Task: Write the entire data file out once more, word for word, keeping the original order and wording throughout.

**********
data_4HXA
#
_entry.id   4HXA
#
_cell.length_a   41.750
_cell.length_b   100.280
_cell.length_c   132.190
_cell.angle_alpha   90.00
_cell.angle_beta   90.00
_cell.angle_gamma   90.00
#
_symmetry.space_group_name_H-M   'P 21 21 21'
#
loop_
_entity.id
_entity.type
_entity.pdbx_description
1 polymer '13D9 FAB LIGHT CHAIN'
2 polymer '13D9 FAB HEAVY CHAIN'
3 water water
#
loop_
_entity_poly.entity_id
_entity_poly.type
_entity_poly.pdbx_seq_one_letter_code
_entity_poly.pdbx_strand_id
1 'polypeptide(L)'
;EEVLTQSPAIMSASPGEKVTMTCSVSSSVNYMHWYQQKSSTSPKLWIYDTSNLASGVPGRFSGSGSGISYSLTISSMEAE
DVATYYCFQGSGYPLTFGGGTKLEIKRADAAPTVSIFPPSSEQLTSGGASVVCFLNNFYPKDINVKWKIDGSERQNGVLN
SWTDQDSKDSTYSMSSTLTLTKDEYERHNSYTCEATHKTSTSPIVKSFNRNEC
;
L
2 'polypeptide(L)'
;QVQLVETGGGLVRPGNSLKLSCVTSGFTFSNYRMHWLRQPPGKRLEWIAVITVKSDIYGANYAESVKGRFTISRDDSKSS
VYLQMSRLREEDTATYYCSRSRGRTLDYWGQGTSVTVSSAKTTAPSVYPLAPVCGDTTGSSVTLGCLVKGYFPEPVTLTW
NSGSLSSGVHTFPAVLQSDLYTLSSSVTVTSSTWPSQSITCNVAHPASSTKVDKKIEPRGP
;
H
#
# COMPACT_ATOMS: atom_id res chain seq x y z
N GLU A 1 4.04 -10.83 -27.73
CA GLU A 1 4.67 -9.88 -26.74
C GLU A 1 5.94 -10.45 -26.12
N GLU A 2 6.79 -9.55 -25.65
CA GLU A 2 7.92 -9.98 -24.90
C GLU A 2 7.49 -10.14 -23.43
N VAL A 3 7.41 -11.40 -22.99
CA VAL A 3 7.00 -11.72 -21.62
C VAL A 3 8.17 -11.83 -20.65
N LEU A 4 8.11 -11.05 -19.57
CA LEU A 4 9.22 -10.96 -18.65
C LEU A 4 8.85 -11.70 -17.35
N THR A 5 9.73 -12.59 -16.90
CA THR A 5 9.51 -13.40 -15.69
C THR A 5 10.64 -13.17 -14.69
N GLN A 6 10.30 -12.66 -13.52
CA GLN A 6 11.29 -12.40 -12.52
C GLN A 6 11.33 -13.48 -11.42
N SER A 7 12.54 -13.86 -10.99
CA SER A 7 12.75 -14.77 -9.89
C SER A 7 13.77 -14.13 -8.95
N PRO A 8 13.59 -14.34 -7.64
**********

data_4HXA
#
_entry.id   4HXA
#
_cell.length_a   41.750
_cell.length_b   100.280
_cell.length_c   132.190
_cell.angle_alpha   90.00
_cell.angle_beta   90.00
_cell.angle_gamma   90.00
#
_symmetry.space_group_name_H-M   'P 21 21 21'
#
loop_
_entity.id
_entity.type
_entity.pdbx_description
1 polymer '13D9 FAB LIGHT CHAIN'
2 polymer '13D9 FAB HEAVY CHAIN'
3 water water
#
loop_
_entity_poly.entity_id
_entity_poly.type
_entity_poly.pdbx_seq_one_letter_code
_entity_poly.pdbx_strand_id
1 'polypeptide(L)'
;EEVLTQSPAIMSASPGEKVTMTCSVSSSVNYMHWYQQKSSTSPKLWIYDTSNLASGVPGRFSGSGSGISYSLTISSMEAE
DVATYYCFQGSGYPLTFGGGTKLEIKRADAAPTVSIFPPSSEQLTSGGASVVCFLNNFYPKDINVKWKIDGSERQNGVLN
SWTDQDSKDSTYSMSSTLTLTKDEYERHNSYTCEATHKTSTSPIVKSFNRNEC
;
L
2 'polypeptide(L)'
;QVQLVETGGGLVRPGNSLKLSCVTSGFTFSNYRMHWLRQPPGKRLEWIAVITVKSDIYGANYAESVKGRFTISRDDSKSS
VYLQMSRLREEDTATYYCSRSRGRTLDYWGQGTSVTVSSAKTTAPSVYPLAPVCGDTTGSSVTLGCLVKGYFPEPVTLTW
NSGSLSSGVHTFPAVLQSDLYTLSSSVTVTSSTWPSQSITCNVAHPASSTKVDKKIEPRGP
;
H
#
# COMPACT_ATOMS: atom_id res chain seq x y z
N GLU A 1 4.04 -10.83 -27.73
CA GLU A 1 4.67 -9.88 -26.74
C GLU A 1 5.94 -10.45 -26.12
N GLU A 2 6.79 -9.55 -25.65
CA GLU A 2 7.92 -9.98 -24.90
C GLU A 2 7.49 -10.14 -23.43
N VAL A 3 7.41 -11.40 -22.99
CA VAL A 3 7.00 -11.72 -21.62
C VAL A 3 8.17 -11.83 -20.65
N LEU A 4 8.11 -11.05 -19.57
CA LEU A 4 9.22 -10.96 -18.65
C LEU A 4 8.85 -11.70 -17.35
N THR A 5 9.73 -12.59 -16.90
CA THR A 5 9.51 -13.40 -15.69
C THR A 5 10.64 -13.17 -14.69
N GLN A 6 10.30 -12.66 -13.52
CA GLN A 6 11.29 -12.40 -12.52
C GLN A 6 11.33 -13.48 -11.42
N SER A 7 12.54 -13.86 -10.99
CA SER A 7 12.75 -14.77 -9.89
C SER A 7 13.77 -14.13 -8.95
N PRO A 8 13.59 -14.34 -7.64